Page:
What makes a good academic book? A response

Guest blogger Tess Lea is an ARC QEII Fellow in the Department of Gender and Cultural Studies, University of Sydney.

Chris Gibson recently posted a thought-provoking review of my book on Darwin. It was the first review to take up the issue of risk-taking in writing, both from the perspective of writing about a place which is small enough that insults are consequential; and from the perspective of academic metrics. I was awestruck by Gibson’s insights and how he has honed in on my acute sense of vulnerability with this book.

As Gibson notes, Darwin completes a series on the capital cities of Australia by New South Books. I accepted the commission for two reasons. First, I will admit ego/vanity. I couldn’t bear the idea of someone else writing about Darwin, my birthplace. But second, I immediately saw it as an opportunity to address the challenge I have set myself in my current research. To wit: presuming I ever find a way to muddle through my current writing block and the thicket of ethnographic fragments I’ve accumulated about Indigenous housing and infrastructure, schools and health clinics, to address the question ‘can there be good social policy in regional and remote Australia?’ –– the question of communication remains. Continue reading

Illuminating wildfire vulnerability through environmental history

The following is a discussion of how environmental history recently has broadened my understanding of wildfire vulnerability. It is based on my reflections from the American Society for Environmental History (ASEH) conference in San Francisco, which together with the Association of American Geographers (AAG) conference in Tampa bracketed my recent trip to USA. The purpose of attending both conferences was to share key lessons on gendered dimensions of wildfire vulnerability and resilience as presented in my new book. Yet, the format of my input to each conference was distinctively different. Continue reading

Meeting my book critics at the AAG 2014

Writing my first book was an incredible experience. Empowering when words flowed. Exhilarating when thoughts came together coherently on paper. Frustrating when nothing seemed to make sense – in my head or on paper. Terrifying when writer’s block set in. Mind numbing when faced with the fourth, let alone the four-hundredth round of edits and proofs. Gratifying, exhausting, emotional – sometimes all at once depending on the moment. An experience beyond words really. It was therefore both exciting and terrifying to invite four academic colleagues to provide a public critique of my newly published book Gender and Wildfire: Landscapes of Uncertainty at the Association of American Geographers (AAG) Meeting – held this year in Tampa, Florida. The following is a summary of my author-meets-critics session.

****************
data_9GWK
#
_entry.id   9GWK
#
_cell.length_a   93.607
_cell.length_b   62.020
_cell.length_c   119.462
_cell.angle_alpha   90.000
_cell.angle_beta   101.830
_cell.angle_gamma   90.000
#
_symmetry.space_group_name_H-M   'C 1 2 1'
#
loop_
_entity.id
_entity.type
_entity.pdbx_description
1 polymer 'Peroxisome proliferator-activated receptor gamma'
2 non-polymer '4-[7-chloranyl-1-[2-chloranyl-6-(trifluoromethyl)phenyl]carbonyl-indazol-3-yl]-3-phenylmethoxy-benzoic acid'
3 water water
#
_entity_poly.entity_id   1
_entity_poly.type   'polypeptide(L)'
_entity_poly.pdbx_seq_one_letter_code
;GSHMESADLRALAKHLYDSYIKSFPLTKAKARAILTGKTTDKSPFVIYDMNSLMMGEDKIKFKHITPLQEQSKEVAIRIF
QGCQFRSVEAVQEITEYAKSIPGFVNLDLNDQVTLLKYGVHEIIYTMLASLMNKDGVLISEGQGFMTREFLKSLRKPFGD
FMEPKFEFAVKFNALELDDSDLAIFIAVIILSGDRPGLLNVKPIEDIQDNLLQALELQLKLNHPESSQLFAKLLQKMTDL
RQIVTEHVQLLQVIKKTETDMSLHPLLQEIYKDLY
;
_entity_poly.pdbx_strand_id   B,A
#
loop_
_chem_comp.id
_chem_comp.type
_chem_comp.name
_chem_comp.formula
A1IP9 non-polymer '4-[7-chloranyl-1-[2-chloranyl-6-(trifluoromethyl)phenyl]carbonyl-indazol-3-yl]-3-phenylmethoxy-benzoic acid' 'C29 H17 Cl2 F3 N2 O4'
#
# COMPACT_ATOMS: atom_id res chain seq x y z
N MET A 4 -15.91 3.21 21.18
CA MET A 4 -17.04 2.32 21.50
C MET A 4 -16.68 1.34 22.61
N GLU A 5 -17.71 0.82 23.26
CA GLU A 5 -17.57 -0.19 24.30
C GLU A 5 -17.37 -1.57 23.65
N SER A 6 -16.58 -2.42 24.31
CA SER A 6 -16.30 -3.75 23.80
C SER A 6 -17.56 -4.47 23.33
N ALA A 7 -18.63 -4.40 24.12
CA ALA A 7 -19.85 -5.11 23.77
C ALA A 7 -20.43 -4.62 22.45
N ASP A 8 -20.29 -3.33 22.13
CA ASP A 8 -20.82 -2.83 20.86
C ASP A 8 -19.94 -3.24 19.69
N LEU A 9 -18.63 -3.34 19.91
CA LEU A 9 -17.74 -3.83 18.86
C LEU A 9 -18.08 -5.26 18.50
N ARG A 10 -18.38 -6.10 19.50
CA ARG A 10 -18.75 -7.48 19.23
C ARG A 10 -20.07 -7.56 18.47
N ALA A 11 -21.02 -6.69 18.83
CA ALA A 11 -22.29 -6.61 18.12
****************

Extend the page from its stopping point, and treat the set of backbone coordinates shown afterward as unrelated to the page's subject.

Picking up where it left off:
Continue reading

Landscapes of Uncertainty in California

Post by Christine Eriksen and Michael Adams

Three weeks into our California fieldwork, the United States Senate failed to reform the country’s gun laws (270 Americans are shot every day) and two bombs exploded at the Boston Marathon, tragically killing three people and injuring many others. For many people in the USA, uncertainty is part of the daily social fabric.

Camouflaged lizard, Joshua Tree NP (photo: C Eriksen)

We were in the USA with several aims: to negotiate new international student exchanges as part of a UOW International Links Grant co-funded by the Faculty of Science; to participate with a group of AUSCCER researchers at the Association of American Geographers conference; to explore contemporary conservation initiatives and challenges, including Indigenous involvement and NGO conservation initiatives; and to continue research on wildfire and hunting.

While pursuing all these interests, we were repeatedly struck by dimensions of uncertainty in American life, some of which might be particularly acute in California. Continue reading

Living with, living without weeds: bridging theory and practice

Last week, AUSCCER hosted a workshop for academics and practitioners on this theme at the Novotel Wollongong. We assembled about thirty people connected with our own (Lesley Head, Jenny Atchison and Nick Gill) projects, and with projects where we knew there were partnerships between social scientists and invasive plant managers. The group encompassed a variety of disciplinary traditions (ecology, geography, history, anthropology) and working contexts (State and Local government, NGOs, Aboriginal Land Councils, Universities). They came from all over Australia.